PULLMAN – With a mark of 4-7, the Cougar women's basketball team is off to what many would consider…
NOTEBOOK: Cougar women's hoops
Nothing at all, Coach?
"Nothin' goin' on there," Daugherty repeated. "We won. We got it done. We've moved on to the Pac-12."
If actions do indeed speak louder than words, the Cougars made a loud statement about the state of women's basketball in the Inland Northwest last Friday when they rallied from 14 down to beat Gonzaga 57-51 before a sellout crowd of 6,000 in Spokane.
Combined with a 62-55 home win two weeks earlier over then-No. 20 Ohio State, the Cougars (4-7) carry some momentum into Friday night's Pac-12 Conference opener with Arizona (8-3). Arizona State (8-4) follows the Wildcats into town Sunday afternoon. Neither game will be televised.
With four teams ranked in the Top 20, the Pac-12 is loaded yet again in women's basketball. The Cougars haven't finished in the top half of the conference since coming in fourth in the Pac-10 in 1990-91, but Daugherty says that might change this year.
"I think a realistic goal is to be in the top five if we can continue to improve," Daugherty said.
One of WSU's most pressing needs is to improve against, uh, the press.
"We have struggled, definitely, against full-court pressure," Daugherty said.
Arizona loves to press. That could pose problems for a Cougars squad that ranks 10th or lower in most Pac-12 offensive statistics, including points per game (60.2), field-goal shooting percentage (36.6) and 3-point shooting percentage (26.0).
The Cougars do lead the league with one of the better 3-point shooting percentage defense marks in the country (23.8). Arizona figures to test the Cougars' perimeter defense, since the Wildcats lead the Pac-12 in 3-point shooting percentage at 35.3.
Freshman wing Lia Galdeira continues to lead the Cougars in scoring (14.5), rebounding (5.3) and steals (2.9) per game. She ranks in the top 10 in the Pac-12 in scoring and steals, but none of the Cougars are in the top 20 in rebounding, and it's obviously a concern when a 5-foot-11 freshman wing is a team's leading rebounder.
"Lia Galdeira is a great talent," Daugherty said. "I mean, she opened her career at Minnesota with 33 points (a WSU freshman record)."
Prior to the season, Daugherty labeled WSU's freshmen "as good as any freshman class in the country." Thanks largely to Galdeira, the coach is not backing down from that remark.
"There's a reason why she was named three-time Hawaii player of the year and (was a) three-time state champion," Daugherty said. "This kid is enormously talented and very athletic."
Sophomore point guard Tia Presley is second on the Cougars in scoring (11.7) and steals (2.5), and she's third in rebounding (4.2).
"She's been our most consistent player, no doubt about it," Daugherty said.
Presley was the all-time leading scorer in the Greater Spokane League at Gonzaga Prep, and her scoring exploits and scrappy play did not make her a lot of friends at rival schools. GU fans gave her an earful when she returned home last week, but she responded with game highs of 15 points and four steals.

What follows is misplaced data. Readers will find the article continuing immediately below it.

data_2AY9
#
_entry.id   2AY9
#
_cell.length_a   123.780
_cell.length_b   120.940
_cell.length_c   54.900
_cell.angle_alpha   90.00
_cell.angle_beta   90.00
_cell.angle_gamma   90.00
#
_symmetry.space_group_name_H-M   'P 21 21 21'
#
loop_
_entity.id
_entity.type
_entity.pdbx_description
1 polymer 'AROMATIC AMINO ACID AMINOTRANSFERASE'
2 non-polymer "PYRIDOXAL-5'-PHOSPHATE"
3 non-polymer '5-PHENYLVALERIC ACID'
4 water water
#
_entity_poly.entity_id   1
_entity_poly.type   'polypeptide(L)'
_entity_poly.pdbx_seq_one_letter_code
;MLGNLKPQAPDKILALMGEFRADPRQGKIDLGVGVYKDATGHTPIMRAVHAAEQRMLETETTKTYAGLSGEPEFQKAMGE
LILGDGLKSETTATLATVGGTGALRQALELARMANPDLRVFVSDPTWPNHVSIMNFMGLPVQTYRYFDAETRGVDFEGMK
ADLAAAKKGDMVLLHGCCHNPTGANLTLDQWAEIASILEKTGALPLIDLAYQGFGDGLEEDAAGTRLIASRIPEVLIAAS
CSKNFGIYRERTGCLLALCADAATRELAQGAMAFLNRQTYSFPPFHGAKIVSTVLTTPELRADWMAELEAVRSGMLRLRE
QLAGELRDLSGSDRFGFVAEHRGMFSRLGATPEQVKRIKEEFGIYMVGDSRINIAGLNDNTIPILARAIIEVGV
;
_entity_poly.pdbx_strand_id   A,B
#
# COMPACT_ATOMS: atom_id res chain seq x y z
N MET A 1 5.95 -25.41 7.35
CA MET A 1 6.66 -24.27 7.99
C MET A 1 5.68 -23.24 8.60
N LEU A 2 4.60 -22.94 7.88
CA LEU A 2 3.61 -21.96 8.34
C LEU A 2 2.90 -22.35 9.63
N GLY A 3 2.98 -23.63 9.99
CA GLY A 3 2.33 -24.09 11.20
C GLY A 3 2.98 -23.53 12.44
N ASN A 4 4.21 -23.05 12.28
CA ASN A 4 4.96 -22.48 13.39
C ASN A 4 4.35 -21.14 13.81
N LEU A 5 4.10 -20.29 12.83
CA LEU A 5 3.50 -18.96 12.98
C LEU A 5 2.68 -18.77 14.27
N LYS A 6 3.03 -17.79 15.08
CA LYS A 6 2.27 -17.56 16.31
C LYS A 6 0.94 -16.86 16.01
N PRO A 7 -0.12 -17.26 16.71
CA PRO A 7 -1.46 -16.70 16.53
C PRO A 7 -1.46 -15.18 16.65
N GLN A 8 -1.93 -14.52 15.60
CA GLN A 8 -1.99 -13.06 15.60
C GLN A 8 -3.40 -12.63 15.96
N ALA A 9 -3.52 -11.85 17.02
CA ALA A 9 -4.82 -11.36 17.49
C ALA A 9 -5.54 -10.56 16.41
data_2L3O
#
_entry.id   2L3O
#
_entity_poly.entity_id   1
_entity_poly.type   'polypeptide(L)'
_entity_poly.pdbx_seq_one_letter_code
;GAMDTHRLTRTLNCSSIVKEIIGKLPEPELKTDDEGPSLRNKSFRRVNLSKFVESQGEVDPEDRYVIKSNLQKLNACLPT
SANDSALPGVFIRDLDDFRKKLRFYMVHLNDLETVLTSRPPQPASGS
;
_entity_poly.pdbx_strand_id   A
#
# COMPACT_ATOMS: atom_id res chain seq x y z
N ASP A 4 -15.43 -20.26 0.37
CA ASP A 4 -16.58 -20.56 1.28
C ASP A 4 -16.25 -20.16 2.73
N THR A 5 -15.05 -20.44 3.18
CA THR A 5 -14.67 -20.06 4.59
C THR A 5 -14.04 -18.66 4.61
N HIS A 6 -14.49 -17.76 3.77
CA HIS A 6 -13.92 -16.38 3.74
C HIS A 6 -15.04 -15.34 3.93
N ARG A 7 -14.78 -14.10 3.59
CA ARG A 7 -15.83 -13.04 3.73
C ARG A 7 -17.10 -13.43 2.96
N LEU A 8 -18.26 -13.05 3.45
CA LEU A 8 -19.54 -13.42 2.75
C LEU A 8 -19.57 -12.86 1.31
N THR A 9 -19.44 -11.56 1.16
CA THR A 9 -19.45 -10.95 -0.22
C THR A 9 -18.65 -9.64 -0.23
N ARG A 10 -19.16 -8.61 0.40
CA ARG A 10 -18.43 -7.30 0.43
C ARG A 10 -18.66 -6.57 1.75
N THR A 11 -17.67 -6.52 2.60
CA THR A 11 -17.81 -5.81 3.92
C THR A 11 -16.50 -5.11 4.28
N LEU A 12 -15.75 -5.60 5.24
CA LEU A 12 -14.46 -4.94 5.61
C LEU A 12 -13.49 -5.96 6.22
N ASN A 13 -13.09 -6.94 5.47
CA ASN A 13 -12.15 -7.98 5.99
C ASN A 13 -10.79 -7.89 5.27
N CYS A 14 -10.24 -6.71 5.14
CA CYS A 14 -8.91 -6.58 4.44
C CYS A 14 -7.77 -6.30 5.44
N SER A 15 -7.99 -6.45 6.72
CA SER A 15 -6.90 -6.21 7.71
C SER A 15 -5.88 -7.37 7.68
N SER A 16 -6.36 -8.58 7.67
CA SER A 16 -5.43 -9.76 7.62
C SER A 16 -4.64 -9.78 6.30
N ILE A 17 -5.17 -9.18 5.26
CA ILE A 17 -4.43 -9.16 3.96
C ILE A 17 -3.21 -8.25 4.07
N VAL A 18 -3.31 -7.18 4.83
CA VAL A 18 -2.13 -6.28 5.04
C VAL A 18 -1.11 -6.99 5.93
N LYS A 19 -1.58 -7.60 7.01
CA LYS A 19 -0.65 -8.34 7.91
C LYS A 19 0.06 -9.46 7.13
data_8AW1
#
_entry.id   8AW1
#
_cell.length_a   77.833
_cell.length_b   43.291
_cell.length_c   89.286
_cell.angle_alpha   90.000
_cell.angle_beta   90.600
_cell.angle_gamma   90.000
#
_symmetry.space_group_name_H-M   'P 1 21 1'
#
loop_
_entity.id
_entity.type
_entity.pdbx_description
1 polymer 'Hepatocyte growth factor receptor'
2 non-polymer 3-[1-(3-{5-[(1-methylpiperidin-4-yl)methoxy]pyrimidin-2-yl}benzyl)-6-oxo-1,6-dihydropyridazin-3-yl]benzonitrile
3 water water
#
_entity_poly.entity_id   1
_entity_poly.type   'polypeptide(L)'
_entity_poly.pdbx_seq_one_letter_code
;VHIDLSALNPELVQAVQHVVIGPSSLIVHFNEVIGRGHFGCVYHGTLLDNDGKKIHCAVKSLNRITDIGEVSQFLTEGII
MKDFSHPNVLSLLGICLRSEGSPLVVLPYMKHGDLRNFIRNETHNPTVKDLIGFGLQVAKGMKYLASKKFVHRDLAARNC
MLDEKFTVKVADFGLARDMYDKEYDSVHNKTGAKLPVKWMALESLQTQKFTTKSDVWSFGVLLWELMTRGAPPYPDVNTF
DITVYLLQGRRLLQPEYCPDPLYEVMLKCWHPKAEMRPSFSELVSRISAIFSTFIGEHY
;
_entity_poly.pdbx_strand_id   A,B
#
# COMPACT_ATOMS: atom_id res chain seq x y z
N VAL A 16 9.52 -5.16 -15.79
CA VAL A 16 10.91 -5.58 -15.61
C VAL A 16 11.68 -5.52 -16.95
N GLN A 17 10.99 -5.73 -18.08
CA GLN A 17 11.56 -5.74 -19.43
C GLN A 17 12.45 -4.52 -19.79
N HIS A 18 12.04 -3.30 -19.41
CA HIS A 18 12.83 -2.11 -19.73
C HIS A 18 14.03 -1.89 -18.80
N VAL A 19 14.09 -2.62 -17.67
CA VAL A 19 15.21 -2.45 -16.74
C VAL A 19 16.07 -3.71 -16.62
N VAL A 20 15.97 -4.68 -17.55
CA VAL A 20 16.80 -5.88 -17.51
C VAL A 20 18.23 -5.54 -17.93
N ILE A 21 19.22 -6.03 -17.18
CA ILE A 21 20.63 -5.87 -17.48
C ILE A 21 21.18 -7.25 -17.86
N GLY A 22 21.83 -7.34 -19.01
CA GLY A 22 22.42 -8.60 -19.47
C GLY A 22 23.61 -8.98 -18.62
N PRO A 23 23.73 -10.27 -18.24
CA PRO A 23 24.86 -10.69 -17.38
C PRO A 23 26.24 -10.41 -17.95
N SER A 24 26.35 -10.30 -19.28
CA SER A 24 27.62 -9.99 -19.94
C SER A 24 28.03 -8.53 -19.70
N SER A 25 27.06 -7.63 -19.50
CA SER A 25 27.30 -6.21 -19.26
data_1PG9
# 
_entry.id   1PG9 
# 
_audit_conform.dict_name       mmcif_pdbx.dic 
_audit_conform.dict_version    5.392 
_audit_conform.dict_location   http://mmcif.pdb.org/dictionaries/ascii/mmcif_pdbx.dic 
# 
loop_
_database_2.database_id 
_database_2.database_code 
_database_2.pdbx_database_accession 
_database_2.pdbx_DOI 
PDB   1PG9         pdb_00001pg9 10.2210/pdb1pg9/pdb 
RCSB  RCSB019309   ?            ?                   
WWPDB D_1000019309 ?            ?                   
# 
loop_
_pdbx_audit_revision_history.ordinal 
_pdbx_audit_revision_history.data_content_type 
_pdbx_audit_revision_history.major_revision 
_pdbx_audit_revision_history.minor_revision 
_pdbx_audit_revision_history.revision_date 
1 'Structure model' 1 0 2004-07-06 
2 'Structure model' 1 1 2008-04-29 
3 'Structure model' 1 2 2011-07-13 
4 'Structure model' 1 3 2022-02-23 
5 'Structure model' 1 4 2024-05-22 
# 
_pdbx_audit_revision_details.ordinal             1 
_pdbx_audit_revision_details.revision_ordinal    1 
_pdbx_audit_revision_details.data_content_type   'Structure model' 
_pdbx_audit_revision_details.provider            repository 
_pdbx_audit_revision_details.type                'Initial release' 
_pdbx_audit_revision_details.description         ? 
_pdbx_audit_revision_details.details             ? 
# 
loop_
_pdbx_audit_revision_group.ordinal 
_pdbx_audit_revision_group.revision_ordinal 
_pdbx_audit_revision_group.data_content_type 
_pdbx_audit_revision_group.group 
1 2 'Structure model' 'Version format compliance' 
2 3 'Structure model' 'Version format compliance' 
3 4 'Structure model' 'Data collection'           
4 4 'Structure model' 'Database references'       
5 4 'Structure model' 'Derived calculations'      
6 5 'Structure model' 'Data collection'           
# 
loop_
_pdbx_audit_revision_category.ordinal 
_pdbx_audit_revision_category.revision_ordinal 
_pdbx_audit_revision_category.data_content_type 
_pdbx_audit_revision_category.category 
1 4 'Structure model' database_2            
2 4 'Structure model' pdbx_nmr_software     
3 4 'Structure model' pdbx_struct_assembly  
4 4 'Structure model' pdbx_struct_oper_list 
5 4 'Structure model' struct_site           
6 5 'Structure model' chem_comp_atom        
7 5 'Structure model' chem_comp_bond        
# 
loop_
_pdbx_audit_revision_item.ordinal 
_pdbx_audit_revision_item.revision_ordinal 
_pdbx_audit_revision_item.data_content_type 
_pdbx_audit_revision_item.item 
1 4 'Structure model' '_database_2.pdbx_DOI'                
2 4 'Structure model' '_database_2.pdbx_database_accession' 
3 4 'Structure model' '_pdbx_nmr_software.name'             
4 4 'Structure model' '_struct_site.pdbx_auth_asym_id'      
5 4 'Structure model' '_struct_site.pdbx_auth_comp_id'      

"Tia is a very competitive individual," Daugherty said. "She's not going to back down from anybody, anytime."
Daugherty says the Cougars need better scoring, defense and rebounding out of the front line. She was pleased when freshman forward Mariah Cooks delivered a season-best 12 points off the bench at Gonzaga.
"She's tough," Daugherty said. "She's a very strong individual, and she's fearless."
Carly Noyes, WSU's tallest player at 6-5, is averaging just 3.0 rebounds per game for the second straight year. She's a four-starter who rarely goes to the free-throw line … which might not be such a bad thing, since she's a 38 percent career shooter at the line.
Noyes is the Pac-12's active leader with 137 career blocked shots. Holly Zapel holds the WSU record of 147.
Daugherty says she's glad the Cougars again played a challenging nonconference schedule – "Play the best to be the best" – and she hopes that pays off for a team that consists mostly of underclassmen.
"We've been inconsistent, no doubt about it," she said. "But when you have six freshmen and three sophomores, that's two-thirds of your team. There's a little bit of room for some growing pains, I guess. But I'm really excited and proud of our team."
Daugherty said the Cougars continue to reap benefits from their surprising semifinals run at last year's Pac-12 tournament. The Cougars picked up their first two wins in tournament history.
"It served as a great motivator," Daugherty said. "We had our best spring of conditioning and basketball, and our best summer. I felt like our upperclassmen in particular came back way more skilled, and in way better shape. Way more tougher about everything they were doing in the gym."
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